World Library  
Flag as Inappropriate
Email this Article

Branko Ivanković

Article Id: WHEBN0002011585
Reproduction Date:

Title: Branko Ivanković  
Author: World Heritage Encyclopedia
Language: English
Subject: List of Iran national football team managers, Iran at the 2006 FIFA World Cup, Nenad Gračan, Josip Skoblar, Yahya Golmohammadi
Collection: 1954 Births, 2004 Afc Asian Cup Managers, 2006 Fifa World Cup Managers, Croatian Football Managers, Croatian Footballers, Ettifaq Fc Managers, Expatriate Football Managers in China, Expatriate Football Managers in Iran, Expatriate Football Managers in the United Arab Emirates, Gnk Dinamo Zagreb Managers, Hannover 96 Managers, Hnk Rijeka Managers, Hnk Segesta Managers, Iran National Football Team Managers, Living People, Nk Varaždin Managers, Nk Varaždin Players, Shandong Luneng Taishan F.C. Managers, Sportspeople from Čakovec, Yugoslav Football Managers
Publisher: World Heritage Encyclopedia
Publication
Date:
 

Branko Ivanković

Branko Ivanković

Branko Ivanković in 2008
Personal information
Date of birth (1954-02-28) 28 February 1954
Place of birth Čakovec, SFR Yugoslavia
Senior career*
Years Team Apps (Gls)
1979–1990 Varteks 263 (31)
Teams managed
1991–1995 Varteks
1995–1996 Segesta
1996–1998 Rijeka
1998–1999 Croatia (assistant)
1999–2000 Hannover 96
2001 Iran (assistant)
2002 Iran U23
2002–2006 Iran
2006–2008 Dinamo Zagreb
2009–2011 Shandong Luneng
2011–2012 Ettifaq
2012–2013 Al-Wahda
2013 Dinamo Zagreb
* Senior club appearances and goals counted for the domestic league only.
† Appearances (Goals).

Branko Ivanković (pronounced ; born 28 February 1954) is a Croatian football manager and former player. After a 12-year playing career at Varteks Varaždin, Ivanković started his coaching career at the same club in 1991. He led the Iranian national football team at the 2006 World Cup.

Contents

  • Playing career 1
  • Managing career 2
    • Croatian national team 2.1
    • Iranian national team 2.2
      • World Cup 2006 2.2.1
    • Dinamo Zagreb 2.3
    • Shandong Luneng 2.4
    • Ettifaq 2.5
    • Al Wahda 2.6
    • Return to Dinamo Zagreb 2.7
    • Coaching career statistics 2.8
  • Honours 3
  • References 4

Playing career

Ivanković spent his entire 12-season-long playing career at Varteks Varaždin, appearing in a total of 263 matches[1] and scoring 31 goals. He then continued to work at the club by first being their secretary and then starting his coaching career.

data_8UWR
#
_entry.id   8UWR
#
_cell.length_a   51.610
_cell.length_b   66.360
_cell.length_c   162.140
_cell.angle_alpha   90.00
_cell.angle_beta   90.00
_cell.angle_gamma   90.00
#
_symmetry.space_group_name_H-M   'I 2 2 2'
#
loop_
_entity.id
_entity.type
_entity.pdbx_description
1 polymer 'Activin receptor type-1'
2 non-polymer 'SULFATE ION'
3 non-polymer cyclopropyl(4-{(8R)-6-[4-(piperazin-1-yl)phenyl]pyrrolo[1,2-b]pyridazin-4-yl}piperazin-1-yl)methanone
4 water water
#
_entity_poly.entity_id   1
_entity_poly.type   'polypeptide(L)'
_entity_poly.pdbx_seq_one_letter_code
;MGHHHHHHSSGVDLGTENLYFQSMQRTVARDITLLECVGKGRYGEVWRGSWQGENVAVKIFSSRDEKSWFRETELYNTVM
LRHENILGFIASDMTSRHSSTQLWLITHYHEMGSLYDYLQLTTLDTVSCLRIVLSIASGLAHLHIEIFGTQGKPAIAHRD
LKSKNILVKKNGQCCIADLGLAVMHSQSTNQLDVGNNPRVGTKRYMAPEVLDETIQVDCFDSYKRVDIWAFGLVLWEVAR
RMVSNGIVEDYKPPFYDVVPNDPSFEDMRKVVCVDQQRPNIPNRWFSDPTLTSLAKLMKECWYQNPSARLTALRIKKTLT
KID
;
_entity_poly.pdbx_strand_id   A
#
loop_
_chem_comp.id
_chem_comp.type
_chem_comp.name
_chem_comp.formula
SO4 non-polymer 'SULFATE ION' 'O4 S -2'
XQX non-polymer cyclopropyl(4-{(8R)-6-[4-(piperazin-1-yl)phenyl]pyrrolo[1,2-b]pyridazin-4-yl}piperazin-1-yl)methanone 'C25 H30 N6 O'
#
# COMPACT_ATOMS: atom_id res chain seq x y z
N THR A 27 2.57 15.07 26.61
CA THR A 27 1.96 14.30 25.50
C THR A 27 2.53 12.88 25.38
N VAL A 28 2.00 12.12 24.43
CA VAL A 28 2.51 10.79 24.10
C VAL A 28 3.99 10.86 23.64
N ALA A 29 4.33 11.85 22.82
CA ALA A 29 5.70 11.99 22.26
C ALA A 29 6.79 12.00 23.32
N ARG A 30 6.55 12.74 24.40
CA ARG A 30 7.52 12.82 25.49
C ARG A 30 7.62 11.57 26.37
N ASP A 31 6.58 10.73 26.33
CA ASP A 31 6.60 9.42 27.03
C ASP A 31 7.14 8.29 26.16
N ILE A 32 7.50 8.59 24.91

Managing career

He was the head coach of Varteks Varaždin between 1991 and 1995. He then moved for one season to Segesta Sisak, and went on to coach Rijeka in the 1996–97 season.

Croatian national team

Ivanković then became the assistant coach to Ćiro Blažević, who led the Croatian national team to a sensational third-place finish at the 1998 FIFA World Cup finals in France.[2]

In the 1999–2000 season, he coached German club Hannover 96, which was playing in the Second Bundesliga at the time. He briefly returned to the Croatian national team as the assistant to Mirko Jozić during the qualifications for the 2002 FIFA World Cup, before he took over the Iranian national team where he replaced Blažević, who had managed them since 2001.

Iranian national team

Ivanković was appointed to the head of the Iranian team on 29 January 2002. Under Ivanković, Iran's U23 football team won the 2002 Asian Games in Pusan.[3] He remained the coach of the national team until the end of 2002, when he was replaced by Homayun Shahrokhi.[3]

Ivanković had become very popular in Iran and the public media demanded a contract renewal, but the Football Federation was initially reluctant to appoint him as the head coach. Finally after a period of negotiations he was reappointed as the head coach of Iran on 3 October 2003.[3]

Ivankovic led Iran to 2004 AFC Asian Cup third place.[4] They lost only to the hosts, China, in penalties in a very controversial match in which the Chinese luckily avoided multiple red cards.

Ivanković also led Iran to qualify for the 2006 World Cup, the third time in the country's history (they had previously been eliminated in the first round in 1978 and 1998).[4]

Despite him being the most successful coach of the Iranian National Team in terms of winning percentage, Ivankovic was not liked by the Iranian government who deliberately tried to replace him with a native coach.

The Ministry for Physical Education which is a governmental watchdog on sports, tried to replace the coach before the World cup in Germany, however the Iranian Football Federation resisted the pressure and kept Ivankovic for the 2006 FIFA World Cup.

World Cup 2006

Iran, at their opening game at the World Cup, showed a scintillating first half performance against Mexico, but conceded two goals. The second match against Portugal was not successful either, with Iran conceding two late goals to lose 2–0 and being left without any chances of advancing to the second stage of the tournament, as Mexico drew against Angola on the previous evening and left Iran unreachable four points behind. So, the third group match against Angola became insignificant for Iran. Angola put themselves into the lead with the opening goal after one hour of playing. The Iranians managed to equalise fifteen minutes later, eventually scoring their only point at the 2006 World Cup since the match ended in a 1–1 draw. This point was, however, only enough for Iran to occupy the last place in their group.

After the World Cup, MPE removed the Head of the Football federation of Iran, replacing Branko Ivanković with Amir Qalenoei.[5] This in turn resulted a FIFA suspension for Iran's football due to political interference.[6]